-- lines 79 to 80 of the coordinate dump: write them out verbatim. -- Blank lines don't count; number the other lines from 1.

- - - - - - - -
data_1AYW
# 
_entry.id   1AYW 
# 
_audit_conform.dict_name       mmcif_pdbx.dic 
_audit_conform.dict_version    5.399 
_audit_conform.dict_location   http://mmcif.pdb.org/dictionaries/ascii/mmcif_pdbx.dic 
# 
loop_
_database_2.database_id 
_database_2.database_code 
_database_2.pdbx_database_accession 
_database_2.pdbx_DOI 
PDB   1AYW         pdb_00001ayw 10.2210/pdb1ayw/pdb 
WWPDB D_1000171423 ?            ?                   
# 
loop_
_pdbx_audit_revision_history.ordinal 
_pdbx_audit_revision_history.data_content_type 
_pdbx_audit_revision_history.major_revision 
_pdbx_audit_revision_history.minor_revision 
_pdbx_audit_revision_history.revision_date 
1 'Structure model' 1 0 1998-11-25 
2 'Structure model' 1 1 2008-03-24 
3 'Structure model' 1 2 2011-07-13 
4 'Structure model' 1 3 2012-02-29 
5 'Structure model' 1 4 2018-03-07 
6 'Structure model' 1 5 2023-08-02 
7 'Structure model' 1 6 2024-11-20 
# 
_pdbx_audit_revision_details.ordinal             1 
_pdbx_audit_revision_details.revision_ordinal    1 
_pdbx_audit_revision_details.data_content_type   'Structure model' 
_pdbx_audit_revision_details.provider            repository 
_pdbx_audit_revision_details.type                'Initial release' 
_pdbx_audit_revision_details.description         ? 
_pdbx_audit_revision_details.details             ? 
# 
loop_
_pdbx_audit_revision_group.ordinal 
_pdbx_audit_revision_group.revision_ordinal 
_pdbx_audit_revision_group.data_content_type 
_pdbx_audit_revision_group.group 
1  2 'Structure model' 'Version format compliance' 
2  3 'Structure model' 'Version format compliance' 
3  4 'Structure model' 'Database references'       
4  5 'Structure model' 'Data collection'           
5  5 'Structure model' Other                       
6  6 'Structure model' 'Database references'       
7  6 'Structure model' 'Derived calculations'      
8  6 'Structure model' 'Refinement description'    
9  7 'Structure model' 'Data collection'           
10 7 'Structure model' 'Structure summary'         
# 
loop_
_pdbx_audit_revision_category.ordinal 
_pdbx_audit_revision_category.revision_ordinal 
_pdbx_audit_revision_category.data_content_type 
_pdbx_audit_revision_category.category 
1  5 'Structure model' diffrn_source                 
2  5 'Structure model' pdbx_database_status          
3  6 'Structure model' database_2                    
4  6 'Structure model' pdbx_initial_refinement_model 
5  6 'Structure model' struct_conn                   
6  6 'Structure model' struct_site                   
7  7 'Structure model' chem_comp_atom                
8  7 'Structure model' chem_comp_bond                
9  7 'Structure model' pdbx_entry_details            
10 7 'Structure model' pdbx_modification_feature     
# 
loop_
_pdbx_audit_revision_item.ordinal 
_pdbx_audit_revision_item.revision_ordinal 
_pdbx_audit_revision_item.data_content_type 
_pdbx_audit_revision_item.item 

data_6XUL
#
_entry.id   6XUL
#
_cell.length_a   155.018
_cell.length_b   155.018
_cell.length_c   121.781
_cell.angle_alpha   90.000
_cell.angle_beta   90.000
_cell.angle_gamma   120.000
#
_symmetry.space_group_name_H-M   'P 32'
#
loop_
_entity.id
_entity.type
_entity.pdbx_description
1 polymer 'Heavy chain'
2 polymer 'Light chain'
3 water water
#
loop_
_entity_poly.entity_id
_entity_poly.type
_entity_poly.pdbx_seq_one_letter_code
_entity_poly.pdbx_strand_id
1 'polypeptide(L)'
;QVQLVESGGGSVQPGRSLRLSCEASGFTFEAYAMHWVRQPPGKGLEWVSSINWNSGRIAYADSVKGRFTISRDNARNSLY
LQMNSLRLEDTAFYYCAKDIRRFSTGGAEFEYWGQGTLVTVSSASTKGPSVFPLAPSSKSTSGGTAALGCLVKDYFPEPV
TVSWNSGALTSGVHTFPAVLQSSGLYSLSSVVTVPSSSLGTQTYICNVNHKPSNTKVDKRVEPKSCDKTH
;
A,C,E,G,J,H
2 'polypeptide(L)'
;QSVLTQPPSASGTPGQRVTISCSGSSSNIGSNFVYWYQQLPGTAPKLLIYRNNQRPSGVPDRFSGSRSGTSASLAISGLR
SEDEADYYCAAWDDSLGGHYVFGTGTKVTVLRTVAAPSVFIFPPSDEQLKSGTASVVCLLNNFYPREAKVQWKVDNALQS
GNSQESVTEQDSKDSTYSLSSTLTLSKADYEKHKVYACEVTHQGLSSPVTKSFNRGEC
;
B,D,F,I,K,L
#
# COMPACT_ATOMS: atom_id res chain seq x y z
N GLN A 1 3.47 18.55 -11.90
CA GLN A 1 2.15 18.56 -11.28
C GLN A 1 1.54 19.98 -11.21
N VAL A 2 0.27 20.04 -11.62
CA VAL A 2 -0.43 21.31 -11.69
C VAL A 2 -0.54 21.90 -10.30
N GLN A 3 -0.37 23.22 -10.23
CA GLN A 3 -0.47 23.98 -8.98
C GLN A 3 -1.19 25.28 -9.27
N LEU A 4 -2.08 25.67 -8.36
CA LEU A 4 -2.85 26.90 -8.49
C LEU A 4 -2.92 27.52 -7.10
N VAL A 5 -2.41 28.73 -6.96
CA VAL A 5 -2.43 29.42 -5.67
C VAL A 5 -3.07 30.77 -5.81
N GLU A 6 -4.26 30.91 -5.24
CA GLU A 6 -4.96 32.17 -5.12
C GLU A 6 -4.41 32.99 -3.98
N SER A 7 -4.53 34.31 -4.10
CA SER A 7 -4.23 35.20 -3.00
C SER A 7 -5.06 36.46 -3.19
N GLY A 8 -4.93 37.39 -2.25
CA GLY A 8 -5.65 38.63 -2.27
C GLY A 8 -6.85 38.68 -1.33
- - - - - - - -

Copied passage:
#
_cell.length_a   155.018